bee diseases, Managed bees, bee health, one health, bumblebees, honey bees

2 July 2020

Healthy bees – how do you define them? My approach has changed over the years. First, I was interested in single bee diseases, or more precisely, the impact of parasites on bees. With experience, it turned into a more complex approach, acknowledging connections. Over the years, I began to include also aspects that aren’t related […]

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bee nutrition

15 June 2020

In this period of the year, I think about bee nutrition quite often. It’s the time of wild meadows, of flowering gardens and parks. The time of the discussions on which seed mixture to use and which flowers to plant to “save the bees”. There are initiatives focussing flowering road verges, others on connecting habitats […]

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honey bee viruses, CBPV

1 June 2020

Honey bee viruses didn’t seem to be a major issue for a long time. At least, they weren’t in the focus of beekeepers – and not that many bee scientists either. This changed quite a bit: first, the varroa mite transmitted the Deformed Wing Virus (DWV) leading to one of the most prominent symptoms of […]

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bee research, sour cherry, pollination

18 May 2020

Bee research means being outside – at least in my case. For me, it also means travelling a lot. I do most of my studies in Italy and Spain. Sometimes also in other European countries like Austria, France or the UK. BeeSafe – i.e. my whole business – is built on my capacity to travel: […]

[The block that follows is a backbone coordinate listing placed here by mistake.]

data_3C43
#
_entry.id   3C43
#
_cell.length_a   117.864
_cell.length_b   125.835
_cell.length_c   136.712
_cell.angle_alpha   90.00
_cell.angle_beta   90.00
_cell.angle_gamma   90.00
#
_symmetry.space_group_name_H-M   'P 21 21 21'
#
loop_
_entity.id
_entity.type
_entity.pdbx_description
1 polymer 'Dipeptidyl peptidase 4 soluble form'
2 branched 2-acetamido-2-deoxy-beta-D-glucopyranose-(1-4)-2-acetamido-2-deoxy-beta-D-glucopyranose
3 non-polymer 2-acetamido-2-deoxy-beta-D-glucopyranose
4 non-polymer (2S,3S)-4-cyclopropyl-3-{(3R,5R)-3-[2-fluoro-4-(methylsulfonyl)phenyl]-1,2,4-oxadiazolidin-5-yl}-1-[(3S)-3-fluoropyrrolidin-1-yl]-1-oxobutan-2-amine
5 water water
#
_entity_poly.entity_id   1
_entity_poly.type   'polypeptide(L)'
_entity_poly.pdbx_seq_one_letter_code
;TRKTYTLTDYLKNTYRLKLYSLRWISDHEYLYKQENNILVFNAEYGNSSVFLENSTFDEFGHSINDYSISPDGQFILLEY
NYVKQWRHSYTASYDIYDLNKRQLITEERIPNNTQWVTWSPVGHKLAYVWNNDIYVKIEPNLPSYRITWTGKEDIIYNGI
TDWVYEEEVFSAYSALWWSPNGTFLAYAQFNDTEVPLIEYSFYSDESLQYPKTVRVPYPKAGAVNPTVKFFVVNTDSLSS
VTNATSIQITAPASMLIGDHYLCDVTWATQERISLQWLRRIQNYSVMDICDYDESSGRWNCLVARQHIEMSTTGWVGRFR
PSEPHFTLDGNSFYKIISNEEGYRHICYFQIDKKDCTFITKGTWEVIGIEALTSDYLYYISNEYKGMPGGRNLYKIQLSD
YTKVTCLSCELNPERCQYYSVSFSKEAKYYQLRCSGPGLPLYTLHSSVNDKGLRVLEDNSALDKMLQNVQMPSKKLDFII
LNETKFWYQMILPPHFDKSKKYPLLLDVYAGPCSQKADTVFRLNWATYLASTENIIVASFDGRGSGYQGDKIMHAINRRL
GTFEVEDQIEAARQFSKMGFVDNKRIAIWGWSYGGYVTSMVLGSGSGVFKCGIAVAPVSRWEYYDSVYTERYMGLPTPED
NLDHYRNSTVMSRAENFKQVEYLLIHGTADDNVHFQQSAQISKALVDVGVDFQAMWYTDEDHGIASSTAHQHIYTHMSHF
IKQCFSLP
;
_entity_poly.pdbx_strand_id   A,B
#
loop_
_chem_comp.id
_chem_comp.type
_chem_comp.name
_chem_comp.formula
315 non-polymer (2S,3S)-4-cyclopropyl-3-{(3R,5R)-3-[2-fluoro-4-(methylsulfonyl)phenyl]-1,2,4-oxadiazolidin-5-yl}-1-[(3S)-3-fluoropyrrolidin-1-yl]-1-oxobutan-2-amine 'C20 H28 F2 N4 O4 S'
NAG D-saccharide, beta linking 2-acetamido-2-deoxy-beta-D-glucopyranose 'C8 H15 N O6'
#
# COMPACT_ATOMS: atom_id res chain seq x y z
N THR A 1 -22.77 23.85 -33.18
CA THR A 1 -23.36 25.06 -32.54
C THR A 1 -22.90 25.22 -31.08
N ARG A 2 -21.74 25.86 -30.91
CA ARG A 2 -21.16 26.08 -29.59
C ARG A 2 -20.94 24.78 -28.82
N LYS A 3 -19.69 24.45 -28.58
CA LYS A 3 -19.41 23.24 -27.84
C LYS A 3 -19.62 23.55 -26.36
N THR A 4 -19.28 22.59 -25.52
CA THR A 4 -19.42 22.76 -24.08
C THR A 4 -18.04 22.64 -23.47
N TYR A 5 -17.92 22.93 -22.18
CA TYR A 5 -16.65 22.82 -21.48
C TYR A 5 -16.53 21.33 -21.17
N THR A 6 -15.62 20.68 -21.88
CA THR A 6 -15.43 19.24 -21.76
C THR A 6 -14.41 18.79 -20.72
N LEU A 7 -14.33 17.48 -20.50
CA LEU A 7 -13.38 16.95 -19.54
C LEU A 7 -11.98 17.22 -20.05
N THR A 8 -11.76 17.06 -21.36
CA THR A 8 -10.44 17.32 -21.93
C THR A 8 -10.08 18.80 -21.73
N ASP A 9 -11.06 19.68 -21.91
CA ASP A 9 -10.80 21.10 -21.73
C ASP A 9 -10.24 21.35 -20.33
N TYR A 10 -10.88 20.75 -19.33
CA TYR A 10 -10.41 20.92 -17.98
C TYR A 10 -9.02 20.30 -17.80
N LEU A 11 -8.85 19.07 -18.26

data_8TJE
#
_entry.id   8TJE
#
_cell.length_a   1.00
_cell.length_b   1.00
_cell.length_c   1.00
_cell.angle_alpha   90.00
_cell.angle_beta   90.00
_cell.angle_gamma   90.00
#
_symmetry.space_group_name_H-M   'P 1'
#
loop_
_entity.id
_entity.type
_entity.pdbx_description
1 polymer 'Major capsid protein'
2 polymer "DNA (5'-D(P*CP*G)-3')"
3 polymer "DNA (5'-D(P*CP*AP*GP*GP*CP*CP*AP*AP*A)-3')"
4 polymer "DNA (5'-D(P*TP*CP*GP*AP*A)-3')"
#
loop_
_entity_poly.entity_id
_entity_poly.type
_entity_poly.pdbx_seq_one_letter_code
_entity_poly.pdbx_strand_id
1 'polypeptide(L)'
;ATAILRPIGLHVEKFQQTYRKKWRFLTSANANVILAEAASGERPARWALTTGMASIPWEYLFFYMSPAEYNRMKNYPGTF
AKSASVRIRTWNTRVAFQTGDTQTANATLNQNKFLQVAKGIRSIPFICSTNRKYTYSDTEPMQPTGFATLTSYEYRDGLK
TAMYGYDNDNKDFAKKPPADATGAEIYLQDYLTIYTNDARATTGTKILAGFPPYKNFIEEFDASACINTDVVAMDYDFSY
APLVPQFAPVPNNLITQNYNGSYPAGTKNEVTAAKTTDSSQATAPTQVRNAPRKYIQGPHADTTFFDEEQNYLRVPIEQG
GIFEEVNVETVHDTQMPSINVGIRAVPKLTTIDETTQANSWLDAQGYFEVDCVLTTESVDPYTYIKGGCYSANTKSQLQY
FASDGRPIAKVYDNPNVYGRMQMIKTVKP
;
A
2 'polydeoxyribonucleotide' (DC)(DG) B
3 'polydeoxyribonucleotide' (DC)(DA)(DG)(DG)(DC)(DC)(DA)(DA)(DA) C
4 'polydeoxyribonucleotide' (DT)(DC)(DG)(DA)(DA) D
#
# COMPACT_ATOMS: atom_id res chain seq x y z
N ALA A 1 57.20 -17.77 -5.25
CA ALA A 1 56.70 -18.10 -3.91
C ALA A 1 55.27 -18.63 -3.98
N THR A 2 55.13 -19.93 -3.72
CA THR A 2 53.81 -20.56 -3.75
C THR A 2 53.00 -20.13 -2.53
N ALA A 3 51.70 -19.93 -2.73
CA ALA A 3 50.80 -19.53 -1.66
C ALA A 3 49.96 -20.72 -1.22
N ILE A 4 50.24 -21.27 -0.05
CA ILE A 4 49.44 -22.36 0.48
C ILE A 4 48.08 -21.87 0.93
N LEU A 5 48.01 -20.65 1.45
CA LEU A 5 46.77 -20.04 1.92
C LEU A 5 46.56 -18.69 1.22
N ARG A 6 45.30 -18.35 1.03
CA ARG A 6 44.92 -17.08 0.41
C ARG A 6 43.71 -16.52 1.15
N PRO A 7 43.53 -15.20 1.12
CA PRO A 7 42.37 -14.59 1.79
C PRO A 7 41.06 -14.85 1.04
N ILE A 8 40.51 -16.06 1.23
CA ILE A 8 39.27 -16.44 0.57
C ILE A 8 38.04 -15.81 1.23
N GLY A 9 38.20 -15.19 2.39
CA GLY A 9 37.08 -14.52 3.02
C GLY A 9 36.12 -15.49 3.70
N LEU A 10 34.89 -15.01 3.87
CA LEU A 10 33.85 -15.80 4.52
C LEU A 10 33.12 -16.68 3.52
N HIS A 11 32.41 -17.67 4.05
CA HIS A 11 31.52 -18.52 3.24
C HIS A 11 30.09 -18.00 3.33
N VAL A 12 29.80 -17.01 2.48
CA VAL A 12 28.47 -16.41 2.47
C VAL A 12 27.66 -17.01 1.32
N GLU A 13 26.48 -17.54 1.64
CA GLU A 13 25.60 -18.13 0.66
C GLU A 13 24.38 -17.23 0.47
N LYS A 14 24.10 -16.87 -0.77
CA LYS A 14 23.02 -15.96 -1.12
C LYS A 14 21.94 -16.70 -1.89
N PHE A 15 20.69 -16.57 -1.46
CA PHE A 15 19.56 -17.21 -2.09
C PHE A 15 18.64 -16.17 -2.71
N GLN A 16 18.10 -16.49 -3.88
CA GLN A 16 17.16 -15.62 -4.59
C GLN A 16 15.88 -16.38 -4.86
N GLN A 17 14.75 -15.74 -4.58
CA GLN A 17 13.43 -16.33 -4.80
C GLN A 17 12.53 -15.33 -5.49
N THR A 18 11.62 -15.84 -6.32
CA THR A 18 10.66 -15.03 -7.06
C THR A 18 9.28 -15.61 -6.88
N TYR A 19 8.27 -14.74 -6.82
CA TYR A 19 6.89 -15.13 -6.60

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pollinator declines, habitat, bees

6 March 2020

Pollinator decline is quite present in people’s minds in the past years. However, there’s still a lack of consciousness in an essential point: not all pollinators are the same. Not all regions are the same. Finally, not every measure to help pollinators is right for all species and/or regions. This seems trivial if you’re dealing […]

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engineered bacteria, varroa treatments, bee health

14 February 2020

The finding that engineered bacteria could help against varroa and the Deformed Wing Virus (DWV) made a big buzz. These bacteria, Snodgrassella alvi, live naturally in the bee gut. Leonard et al. modified them to produce double-stranded RNA (dsRNA), which should interfere with crucial viral and varroa genes. Sounds crazy. But let’s go step by […]

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